England is rich in place-based customs, stories and traditions. From morris dancing to Robin Hood, from birds predicting the weather to mermaids swimming beneath mountain peaks, folklore permeates the history of the land. This month we’re journeying back to find out more about the folklore of our countryside…
As a concept, ‘folk-lore’ has only existed since it was coined on 22 August 1846, when British writer William John Thorns used the term for the first time in a publication. In honour of this, World Folklore Day is celebrated by many on this date, offering an invitation for us to explore the hidden histories of our local landscapes!
What is folklore?
Folklore has a wide scope but can include, according to the Folklore Society: ‘traditional music, song, dance and drama, narrative, arts and crafts, customs and belief’. For indigenous cultures worldwide, stories and songs have been passed down from ancestors and are still shared and honoured with regularity and reverence today. In many western countries, this narrative tradition and many ancient customs have been lost, but in some places, there are whispers that remain, and many practices and celebrations are now experiencing a revival.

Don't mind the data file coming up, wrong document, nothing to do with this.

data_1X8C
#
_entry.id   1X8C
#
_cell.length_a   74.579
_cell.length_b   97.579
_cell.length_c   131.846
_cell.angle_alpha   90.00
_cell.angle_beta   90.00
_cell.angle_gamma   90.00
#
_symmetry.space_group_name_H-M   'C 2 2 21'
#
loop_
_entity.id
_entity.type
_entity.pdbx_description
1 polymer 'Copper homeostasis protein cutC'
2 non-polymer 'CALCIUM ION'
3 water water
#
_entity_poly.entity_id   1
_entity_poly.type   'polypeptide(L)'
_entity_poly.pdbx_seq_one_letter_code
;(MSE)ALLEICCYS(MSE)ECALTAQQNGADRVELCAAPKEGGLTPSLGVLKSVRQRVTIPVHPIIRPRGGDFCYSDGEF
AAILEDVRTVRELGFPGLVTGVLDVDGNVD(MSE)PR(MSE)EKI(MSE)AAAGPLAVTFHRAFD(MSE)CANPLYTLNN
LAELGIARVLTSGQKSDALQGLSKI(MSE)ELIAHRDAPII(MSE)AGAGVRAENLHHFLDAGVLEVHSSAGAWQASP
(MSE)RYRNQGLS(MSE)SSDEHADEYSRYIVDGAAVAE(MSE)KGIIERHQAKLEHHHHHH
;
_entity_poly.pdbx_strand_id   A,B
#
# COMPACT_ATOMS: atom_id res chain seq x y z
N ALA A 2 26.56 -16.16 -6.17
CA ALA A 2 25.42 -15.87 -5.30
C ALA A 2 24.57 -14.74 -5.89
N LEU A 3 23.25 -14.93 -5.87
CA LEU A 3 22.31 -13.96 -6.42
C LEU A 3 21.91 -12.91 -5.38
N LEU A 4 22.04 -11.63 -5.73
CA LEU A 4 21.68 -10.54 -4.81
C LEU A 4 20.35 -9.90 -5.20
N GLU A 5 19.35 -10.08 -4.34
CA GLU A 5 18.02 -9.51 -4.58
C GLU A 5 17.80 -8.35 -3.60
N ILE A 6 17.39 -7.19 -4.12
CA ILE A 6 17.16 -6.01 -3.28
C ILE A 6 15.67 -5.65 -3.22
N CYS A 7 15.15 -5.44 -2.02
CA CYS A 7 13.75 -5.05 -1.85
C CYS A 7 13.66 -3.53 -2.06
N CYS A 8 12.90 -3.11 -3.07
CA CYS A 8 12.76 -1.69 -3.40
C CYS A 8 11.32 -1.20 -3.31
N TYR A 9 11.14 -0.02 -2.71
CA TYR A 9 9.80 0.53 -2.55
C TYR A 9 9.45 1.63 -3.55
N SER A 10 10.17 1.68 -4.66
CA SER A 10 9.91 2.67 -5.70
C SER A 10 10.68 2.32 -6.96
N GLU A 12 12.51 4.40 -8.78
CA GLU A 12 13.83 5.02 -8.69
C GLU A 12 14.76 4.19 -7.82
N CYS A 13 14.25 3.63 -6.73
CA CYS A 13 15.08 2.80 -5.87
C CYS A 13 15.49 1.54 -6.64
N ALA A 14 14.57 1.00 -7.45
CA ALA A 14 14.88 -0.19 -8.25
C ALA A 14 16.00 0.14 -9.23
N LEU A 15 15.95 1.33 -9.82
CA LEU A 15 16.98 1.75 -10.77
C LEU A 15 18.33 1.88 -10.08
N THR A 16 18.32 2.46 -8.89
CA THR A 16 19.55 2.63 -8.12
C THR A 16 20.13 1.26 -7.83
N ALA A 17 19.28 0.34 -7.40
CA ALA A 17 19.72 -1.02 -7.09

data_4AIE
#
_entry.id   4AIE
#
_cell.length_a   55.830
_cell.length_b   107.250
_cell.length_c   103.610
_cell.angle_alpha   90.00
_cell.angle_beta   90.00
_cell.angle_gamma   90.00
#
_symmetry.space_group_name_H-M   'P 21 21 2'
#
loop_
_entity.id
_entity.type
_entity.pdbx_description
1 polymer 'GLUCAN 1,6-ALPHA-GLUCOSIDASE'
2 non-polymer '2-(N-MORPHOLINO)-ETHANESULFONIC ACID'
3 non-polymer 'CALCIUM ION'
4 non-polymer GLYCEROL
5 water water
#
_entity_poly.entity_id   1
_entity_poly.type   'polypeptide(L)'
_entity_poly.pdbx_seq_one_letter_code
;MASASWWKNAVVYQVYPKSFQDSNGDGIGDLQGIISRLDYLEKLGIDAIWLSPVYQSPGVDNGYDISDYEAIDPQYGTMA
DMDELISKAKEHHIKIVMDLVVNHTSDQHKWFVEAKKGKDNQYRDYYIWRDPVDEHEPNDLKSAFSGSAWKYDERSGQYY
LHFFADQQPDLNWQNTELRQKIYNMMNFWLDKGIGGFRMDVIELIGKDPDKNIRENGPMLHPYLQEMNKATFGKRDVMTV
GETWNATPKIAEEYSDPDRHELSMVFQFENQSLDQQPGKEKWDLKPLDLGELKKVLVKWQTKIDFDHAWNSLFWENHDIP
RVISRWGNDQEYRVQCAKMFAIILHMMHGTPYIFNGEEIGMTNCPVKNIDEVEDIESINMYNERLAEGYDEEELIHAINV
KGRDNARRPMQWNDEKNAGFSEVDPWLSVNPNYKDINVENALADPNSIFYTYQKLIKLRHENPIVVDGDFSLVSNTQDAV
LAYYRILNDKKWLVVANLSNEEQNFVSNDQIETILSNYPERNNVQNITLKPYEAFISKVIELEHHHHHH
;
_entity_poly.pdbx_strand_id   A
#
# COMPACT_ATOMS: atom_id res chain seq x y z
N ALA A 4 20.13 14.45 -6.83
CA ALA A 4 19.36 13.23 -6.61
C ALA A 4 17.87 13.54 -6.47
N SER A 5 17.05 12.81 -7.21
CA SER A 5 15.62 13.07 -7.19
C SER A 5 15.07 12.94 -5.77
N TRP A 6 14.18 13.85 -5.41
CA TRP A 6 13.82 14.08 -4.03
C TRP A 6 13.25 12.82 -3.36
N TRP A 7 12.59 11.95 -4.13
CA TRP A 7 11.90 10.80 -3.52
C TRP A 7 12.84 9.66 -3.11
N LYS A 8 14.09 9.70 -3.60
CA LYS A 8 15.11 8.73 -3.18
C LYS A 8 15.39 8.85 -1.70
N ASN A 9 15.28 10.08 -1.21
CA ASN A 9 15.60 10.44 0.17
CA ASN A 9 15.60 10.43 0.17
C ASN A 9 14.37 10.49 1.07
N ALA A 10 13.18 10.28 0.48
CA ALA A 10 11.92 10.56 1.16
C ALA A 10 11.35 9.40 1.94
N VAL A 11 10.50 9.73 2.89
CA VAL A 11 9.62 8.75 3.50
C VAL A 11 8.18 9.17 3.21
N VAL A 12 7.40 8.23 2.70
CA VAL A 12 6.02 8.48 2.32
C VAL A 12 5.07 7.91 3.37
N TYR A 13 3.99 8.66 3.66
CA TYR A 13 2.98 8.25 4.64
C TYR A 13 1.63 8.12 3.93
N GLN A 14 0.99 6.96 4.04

Take the legend of John Barleycorn, for instance, a personification of the barley crop often featured in poetry and music, quoted here from the Robert Burns poem:
‘They took a plough and plough’d him down,
put clods upon his head,
and they hae sworn a solemn oath
John Barleycorn was dead.’
Versions of this song date back to the reign of Queen Elizabeth I, although some suggest it is far older, emerging from pagan beliefs in a god of the land, sacrificed each year to ensure a bountiful harvest.
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